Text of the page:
LLNL Customizes Industrial Process
with Electrophoretic Deposition
February 21, 2017
Livermore National Laboratory (LLNL) researchers have published a
precise computer model of a deposition process using electrically
charged particles that will provide scientists and engineers with
unprecedented insights into the method.
The process of electrophoretic deposition (EPD) uses an electric field
to drive colloidal particles suspended in a liquid from a solution onto
a conductive substrate. Commonly used to apply paint to cars, EPD also
is utilized to coat ceramics, metals and polymers with a range of
materials and for 3D printing objects.
Developed using a particle dynamics framework and run on the Vulcan
supercomputing system at LLNL, the newly published model tracks every
single particle during the entire EPD process -- each particle is about
200 nanometers wide, roughly the diameter of the smallest bacteria. The
research is published in the Dec. 20 issue of the journal Langmuir.
The new electrophoretic deposition
model developed at Lawrence Livermore tracks every single particle
during the entire EPD process, each particle being roughly the diameter
of the smallest bacteria.
"This gives us more information than
any model before and fresh insights that were previously inaccessible,"
said the study's LLNL postdoctoral researcher Brian Giera. "Within this
particle dynamics framework we were able to get really detailed
information. In terms of understanding the EPD process in detail, this
is a first-of-its kind."
Over a period of two years, the team, led by principal investigator Todd Weisgraber, a researcher from LLNL's Materials Engineering Division,
developed the model and ran several dozens of different simulations,
changing the strength of the electrical field and the concentration of
salt in the system. Not only does the strength of the electrical field
affect the development of crystals, Giera said, but salt concentration,
surprisingly, also plays a key role. Giera said the model could be used
to better understand deposition kinetics, determine how fast to build
and anticipate resulting crystallinity, which could impact how armor is
produced, and how coatings are applied using the EPD process.
LLNL researchers (from left) Todd
Weisgraber, Luis Zepeda-Ruiz and Brian Giera developed the EPD model
over a period of two years.
"The model is poised to take on a lot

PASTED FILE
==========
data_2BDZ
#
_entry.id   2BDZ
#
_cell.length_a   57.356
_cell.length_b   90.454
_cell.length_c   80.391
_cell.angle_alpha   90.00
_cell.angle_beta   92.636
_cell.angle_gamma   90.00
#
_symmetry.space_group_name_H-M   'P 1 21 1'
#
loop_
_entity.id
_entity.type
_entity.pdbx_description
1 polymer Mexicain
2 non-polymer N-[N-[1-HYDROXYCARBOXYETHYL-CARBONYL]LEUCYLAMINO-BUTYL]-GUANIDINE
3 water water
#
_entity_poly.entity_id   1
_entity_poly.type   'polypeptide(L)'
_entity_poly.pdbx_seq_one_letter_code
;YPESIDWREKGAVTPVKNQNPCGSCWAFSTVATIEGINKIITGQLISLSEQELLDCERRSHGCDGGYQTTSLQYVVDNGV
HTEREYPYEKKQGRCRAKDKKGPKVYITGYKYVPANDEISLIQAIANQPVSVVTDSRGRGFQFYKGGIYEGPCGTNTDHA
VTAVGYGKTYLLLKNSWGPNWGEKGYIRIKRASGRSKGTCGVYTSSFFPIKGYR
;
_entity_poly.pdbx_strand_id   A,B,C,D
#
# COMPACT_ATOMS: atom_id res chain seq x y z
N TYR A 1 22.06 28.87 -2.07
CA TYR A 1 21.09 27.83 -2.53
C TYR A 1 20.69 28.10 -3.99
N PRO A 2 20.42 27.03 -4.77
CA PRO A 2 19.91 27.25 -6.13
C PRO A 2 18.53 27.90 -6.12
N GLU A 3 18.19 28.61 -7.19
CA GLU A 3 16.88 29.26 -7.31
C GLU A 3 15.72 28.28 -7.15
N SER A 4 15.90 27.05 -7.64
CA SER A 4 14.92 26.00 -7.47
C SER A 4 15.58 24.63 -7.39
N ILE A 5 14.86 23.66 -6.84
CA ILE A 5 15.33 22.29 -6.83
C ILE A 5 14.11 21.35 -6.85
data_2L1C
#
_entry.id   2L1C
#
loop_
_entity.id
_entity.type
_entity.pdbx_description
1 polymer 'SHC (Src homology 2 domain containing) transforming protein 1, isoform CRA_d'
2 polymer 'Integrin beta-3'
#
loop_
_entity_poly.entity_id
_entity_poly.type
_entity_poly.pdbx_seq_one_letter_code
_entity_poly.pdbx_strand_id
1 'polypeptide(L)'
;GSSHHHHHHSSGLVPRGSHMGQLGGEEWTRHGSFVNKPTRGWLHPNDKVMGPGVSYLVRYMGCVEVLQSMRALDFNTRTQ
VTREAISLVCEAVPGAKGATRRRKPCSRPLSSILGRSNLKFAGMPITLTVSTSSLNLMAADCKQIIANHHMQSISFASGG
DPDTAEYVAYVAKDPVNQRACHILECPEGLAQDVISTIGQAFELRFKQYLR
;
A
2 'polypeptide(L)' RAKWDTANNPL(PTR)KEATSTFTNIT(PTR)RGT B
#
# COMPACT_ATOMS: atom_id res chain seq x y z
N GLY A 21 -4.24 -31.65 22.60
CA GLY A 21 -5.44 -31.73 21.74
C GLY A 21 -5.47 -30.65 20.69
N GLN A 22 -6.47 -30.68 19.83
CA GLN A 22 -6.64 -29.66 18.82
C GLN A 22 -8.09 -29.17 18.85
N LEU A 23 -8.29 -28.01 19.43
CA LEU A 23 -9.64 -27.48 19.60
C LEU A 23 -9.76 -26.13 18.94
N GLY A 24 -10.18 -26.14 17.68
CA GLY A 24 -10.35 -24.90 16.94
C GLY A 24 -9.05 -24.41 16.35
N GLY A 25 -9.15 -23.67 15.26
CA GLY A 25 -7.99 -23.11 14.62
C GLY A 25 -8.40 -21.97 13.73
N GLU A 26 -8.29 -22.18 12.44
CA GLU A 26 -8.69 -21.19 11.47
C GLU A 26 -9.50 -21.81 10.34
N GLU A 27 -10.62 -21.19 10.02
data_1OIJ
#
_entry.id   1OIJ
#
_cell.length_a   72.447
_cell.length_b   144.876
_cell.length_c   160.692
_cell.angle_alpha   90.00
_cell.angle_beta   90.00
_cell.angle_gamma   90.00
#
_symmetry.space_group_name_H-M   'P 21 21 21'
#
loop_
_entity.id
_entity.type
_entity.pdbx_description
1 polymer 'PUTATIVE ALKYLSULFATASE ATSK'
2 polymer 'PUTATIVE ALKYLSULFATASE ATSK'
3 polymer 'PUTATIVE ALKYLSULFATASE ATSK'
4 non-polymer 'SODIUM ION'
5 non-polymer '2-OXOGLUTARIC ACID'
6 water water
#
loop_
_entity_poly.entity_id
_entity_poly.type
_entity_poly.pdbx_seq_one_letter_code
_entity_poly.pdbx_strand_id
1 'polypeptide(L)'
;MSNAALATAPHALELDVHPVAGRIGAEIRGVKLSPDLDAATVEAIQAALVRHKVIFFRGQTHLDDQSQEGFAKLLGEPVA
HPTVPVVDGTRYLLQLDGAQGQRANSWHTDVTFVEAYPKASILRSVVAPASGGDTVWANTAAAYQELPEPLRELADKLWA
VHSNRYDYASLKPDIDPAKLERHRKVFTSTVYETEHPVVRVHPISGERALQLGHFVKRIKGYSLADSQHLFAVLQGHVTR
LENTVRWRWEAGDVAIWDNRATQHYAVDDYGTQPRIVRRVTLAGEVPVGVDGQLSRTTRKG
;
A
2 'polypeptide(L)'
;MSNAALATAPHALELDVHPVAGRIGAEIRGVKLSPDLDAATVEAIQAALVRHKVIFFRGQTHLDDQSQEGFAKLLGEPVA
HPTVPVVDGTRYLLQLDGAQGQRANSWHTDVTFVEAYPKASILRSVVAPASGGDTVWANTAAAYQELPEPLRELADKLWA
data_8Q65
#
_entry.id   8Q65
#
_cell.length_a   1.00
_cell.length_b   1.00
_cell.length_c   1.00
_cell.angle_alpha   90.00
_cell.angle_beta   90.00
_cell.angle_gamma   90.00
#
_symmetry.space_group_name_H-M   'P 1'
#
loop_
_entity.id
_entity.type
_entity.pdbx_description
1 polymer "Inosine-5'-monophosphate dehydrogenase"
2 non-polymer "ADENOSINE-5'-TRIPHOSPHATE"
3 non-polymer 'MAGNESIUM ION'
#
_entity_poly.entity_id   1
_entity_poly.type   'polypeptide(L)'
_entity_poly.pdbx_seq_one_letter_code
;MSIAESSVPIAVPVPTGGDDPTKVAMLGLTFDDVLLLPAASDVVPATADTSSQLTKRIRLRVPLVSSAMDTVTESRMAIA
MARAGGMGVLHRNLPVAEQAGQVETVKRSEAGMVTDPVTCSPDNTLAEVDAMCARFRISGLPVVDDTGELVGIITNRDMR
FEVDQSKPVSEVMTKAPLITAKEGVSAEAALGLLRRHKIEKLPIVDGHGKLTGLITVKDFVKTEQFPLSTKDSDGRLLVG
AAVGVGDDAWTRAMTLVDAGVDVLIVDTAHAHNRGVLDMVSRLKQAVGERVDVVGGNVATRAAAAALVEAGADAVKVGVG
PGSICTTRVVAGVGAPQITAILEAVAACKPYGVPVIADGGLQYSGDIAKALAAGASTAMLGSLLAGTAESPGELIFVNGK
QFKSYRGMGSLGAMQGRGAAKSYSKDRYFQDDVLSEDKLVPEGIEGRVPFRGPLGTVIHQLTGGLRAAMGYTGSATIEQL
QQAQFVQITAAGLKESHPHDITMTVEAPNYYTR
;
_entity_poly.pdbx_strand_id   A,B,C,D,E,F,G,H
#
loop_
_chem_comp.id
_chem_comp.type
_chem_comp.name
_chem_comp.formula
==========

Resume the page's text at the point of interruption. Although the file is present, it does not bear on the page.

of questions," Giera said. "It gives us more predictive information to
optimize the system."
Luis Zepeda-Ruiz, a scientist in the Lab's Materials Science Division,
built the initial model containing all the essential mechanisms before
Giera took over the work. He said the model can be augmented to allow
for virtually any type of material, extending the science to a broad
range of applications.
"Our computational model can access details that are extremely difficult
to observe in real experiments," Zepeda-Ruiz said. "It also can be used
when experiments fail to reproduce results, when the solution ages and
changes its chemistry. Now we have a pure, reproducible means for doing
EPD, and that's a benefit."
The model has been so well received by the scientific community that it
was selected to be presented in a keynote speech by Giera at the
international Electrophoretic Deposition Conferences Series held in
South Korea in October.
researcher Andy Pascall, an expert in EPD, helped define the model's
initial parameter choices and is working on validating it for future
implementation. Pascall said the model will be particularly useful to
the field of photonics science, which requires precise control over
"Photonic crystallization is interesting to the scientific community in
general. The way this has been done before in the lab has been through
trial and error," Pascall said. "It's fair to say this is the only
particle-based EPD model out there. Having a model that can be
predictive allows you to run hundreds of virtual experiments that would
take us months to do in the lab."
Next, Giera will study how the colloidal particles re-suspend and, more
importantly, tailor the model to account for particles of different
The study was part of a process optimization project conducted with
funding from the Laboratory Directed Research and Development (LDRD)